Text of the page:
Pakistan accuses India of being behind 2021 bombing outside militant home

Hafiz Muhammad Saeed, chief of the banned Islamic charity Jamat-ud-Dawa, looks over the crowed as they end a "Kashmir Caravan" from Lahore with a protest in Islamabad
Hafiz Muhammad Saeed, chief of the banned Islamic charity Jamat-ud-Dawa, looks over the crowed as they end a "Kashmir Caravan" from Lahore with a protest in Islamabad, Pakistan July 20, 2016. REUTERS/Caren Firouz

ISLAMABAD, Dec 13 (Reuters) - Pakistan's interior minister accused India on Tuesday of being behind a bombing in 2021 near the house of Hafiz Saeed, the founder of a militant Islamist group blamed for a deadly 2008 attack in Mumbai.

A suicide bomber rammed a car into a police checkpoint just outside Saeed's house, killing four people in the eastern Pakistani city of Lahore in 2021. No one from his family was hurt.

"We have strong evidence that India was involved in this attack. Our forces have all the evidence that they funded it," Interior Minister Rana Sanaullah told a news conference in Islamabad.

A spokesperson for India's foreign ministry did not respond to a Reuters request for comment.

Saeed founded the Islamist group Lashkar-e-Taiba (LeT). India has accused LeT of orchestrating the 2008 attack on the country's financial capital, which killed 166 people, and says Saeed himself was the mastermind behind the assault.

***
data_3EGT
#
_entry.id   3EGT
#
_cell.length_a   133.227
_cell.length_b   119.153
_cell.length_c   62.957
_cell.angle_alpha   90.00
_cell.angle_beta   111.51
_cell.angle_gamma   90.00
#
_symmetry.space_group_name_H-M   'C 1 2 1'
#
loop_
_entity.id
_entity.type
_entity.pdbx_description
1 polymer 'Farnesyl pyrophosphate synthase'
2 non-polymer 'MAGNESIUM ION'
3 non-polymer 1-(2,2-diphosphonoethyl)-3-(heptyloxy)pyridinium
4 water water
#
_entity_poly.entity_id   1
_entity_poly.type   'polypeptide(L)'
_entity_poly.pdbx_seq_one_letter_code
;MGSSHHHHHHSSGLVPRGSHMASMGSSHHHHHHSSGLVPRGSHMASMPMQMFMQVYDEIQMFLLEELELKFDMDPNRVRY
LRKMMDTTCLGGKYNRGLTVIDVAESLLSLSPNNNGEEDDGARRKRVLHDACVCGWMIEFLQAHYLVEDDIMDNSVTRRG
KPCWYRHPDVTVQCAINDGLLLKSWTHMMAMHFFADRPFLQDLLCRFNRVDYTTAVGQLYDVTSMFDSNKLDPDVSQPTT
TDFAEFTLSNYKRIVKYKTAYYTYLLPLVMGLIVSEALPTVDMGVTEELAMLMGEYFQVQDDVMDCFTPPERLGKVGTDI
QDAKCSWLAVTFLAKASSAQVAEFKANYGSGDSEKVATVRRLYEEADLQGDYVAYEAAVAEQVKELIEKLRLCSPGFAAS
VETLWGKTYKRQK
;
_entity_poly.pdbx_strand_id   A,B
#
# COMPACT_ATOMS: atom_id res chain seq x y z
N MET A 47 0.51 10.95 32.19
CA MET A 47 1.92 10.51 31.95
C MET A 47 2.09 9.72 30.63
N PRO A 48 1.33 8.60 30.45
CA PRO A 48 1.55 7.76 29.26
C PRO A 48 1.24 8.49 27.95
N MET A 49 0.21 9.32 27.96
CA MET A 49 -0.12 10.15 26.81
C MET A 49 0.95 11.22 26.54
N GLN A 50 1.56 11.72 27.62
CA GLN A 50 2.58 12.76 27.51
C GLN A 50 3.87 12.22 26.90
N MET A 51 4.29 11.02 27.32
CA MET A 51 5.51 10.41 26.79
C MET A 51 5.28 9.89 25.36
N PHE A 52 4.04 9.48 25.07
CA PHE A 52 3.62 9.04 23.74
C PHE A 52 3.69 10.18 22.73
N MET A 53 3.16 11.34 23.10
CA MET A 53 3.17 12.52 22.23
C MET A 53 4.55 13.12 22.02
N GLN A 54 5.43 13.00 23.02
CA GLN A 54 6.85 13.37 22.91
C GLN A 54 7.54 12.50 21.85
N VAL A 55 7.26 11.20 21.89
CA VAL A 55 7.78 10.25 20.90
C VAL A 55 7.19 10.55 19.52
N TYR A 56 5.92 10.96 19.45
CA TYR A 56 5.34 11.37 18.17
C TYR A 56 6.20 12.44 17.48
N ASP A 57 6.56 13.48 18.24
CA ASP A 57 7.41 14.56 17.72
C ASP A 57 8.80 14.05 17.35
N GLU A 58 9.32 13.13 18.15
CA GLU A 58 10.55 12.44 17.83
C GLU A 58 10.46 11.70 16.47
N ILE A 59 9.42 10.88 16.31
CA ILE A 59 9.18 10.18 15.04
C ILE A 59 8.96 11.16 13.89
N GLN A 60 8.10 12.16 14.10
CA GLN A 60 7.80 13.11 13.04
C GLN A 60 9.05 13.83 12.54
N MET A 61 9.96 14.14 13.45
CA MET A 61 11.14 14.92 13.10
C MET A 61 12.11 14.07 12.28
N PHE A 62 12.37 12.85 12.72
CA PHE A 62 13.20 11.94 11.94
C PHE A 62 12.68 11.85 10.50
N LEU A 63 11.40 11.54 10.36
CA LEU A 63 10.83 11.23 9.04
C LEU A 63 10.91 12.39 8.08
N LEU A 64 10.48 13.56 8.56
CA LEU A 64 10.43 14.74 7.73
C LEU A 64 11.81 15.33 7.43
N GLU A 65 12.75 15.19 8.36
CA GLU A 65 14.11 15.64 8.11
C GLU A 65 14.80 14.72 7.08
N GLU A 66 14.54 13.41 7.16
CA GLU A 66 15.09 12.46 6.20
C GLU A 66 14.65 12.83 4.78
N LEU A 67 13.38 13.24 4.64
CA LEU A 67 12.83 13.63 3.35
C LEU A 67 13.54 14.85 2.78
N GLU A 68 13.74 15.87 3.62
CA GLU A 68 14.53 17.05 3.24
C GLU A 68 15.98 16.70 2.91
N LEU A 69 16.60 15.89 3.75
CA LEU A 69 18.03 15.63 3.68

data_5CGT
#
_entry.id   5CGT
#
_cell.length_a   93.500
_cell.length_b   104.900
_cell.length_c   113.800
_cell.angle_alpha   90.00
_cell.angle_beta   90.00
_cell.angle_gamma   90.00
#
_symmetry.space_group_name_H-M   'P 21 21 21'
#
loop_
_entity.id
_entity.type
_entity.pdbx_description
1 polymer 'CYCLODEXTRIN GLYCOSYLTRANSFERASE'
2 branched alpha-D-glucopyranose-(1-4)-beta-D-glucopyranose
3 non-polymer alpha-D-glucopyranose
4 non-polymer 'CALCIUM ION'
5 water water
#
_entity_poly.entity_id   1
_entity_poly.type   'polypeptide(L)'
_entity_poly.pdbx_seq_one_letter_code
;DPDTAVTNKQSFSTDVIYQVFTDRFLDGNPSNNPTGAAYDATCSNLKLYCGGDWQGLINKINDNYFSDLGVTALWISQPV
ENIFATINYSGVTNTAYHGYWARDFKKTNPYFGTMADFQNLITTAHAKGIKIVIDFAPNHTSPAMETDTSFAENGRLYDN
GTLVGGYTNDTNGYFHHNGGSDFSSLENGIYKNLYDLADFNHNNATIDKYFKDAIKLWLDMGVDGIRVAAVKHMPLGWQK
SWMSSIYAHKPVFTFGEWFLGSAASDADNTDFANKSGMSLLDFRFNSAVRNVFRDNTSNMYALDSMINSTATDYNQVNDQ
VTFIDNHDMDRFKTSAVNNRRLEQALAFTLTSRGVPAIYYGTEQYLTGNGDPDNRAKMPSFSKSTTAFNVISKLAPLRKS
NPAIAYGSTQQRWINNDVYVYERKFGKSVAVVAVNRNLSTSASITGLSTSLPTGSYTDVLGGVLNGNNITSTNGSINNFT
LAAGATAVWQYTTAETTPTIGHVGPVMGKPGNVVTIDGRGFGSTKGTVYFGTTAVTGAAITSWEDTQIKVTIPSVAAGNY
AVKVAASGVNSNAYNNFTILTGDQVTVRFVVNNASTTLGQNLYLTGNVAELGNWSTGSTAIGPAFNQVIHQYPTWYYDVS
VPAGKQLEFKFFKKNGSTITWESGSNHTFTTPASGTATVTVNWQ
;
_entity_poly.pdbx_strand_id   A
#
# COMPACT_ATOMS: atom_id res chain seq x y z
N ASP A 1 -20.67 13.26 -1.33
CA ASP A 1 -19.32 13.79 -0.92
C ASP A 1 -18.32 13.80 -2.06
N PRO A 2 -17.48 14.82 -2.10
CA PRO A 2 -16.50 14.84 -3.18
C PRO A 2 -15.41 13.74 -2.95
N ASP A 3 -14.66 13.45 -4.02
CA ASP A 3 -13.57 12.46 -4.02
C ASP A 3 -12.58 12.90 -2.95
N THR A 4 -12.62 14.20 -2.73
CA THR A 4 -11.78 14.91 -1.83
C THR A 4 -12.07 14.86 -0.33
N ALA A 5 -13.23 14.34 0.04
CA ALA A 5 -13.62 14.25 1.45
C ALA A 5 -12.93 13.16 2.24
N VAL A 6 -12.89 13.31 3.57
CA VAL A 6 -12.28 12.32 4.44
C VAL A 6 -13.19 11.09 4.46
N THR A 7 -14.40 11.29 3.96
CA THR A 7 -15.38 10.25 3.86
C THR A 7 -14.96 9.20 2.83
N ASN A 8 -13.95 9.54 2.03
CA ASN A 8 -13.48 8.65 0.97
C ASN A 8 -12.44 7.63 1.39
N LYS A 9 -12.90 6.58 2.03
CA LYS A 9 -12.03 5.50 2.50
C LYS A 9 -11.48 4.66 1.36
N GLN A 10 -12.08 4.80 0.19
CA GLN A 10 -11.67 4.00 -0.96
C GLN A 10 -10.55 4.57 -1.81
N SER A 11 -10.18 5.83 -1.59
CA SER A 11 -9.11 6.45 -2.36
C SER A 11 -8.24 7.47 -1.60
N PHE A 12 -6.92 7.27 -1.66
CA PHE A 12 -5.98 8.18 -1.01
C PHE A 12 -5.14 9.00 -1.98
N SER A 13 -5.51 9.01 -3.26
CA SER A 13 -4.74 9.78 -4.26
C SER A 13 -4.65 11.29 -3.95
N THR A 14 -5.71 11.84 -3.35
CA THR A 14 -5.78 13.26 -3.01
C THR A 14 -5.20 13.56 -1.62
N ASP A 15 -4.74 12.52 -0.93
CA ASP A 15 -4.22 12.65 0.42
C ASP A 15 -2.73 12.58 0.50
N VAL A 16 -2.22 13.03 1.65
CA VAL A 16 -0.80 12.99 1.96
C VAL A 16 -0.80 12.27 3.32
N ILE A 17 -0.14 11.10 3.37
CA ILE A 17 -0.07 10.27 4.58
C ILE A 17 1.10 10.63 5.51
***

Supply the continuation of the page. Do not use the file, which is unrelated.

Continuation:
Saeed has denied any involvement with militancy, including the Mumbai attack.

Sanaullah said Pakistan's counter terrorism unit had recently arrested several members of a cell after finding clues to their involvement in the 2021 suicide attack. He said India's intelligence agency, Research and Analysis Wing (RAW) had backed the group.

He did not give any more details on when the arrests took place or present any evidence to back his allegations.

A top counter-terrorism official sitting alongside him said Pakistan had traced cash transactions of more than $800,000 which were used to fund the cell. He said there was evidence showing the money came from India.

Sanaullah said Saeed was not at his home when the suicide bomber hit, but said his family might have been the target.

Saeed was arrested by Pakistan in 2019 and subsequently convicted of numerous terrorism financing charges. He is currently serving a 31-year prison term.

He has never been tried for the 2008 Mumbai assault.

India has for decades accused old rival Pakistan of supporting Islamist militants in attacks on Indian targets throughout the region. Pakistan denies that and accuses India of supporting separatist rebels in Pakistan.

Reporting by Asif Shahzad; Additional Reporting by Shilpa Jamkhandikar in Mumbai; editing by Sudipto Ganguly and Crispian Balmer

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Shahzad is an accomplished media professional, with over two decades of experience. He primarily reports out of Pakistan, Afghanistan regions, with a great interest and an extensive knowledge of Asia. He also reports on politics, economy, finance, business, commodities, Islamist militancy, human rights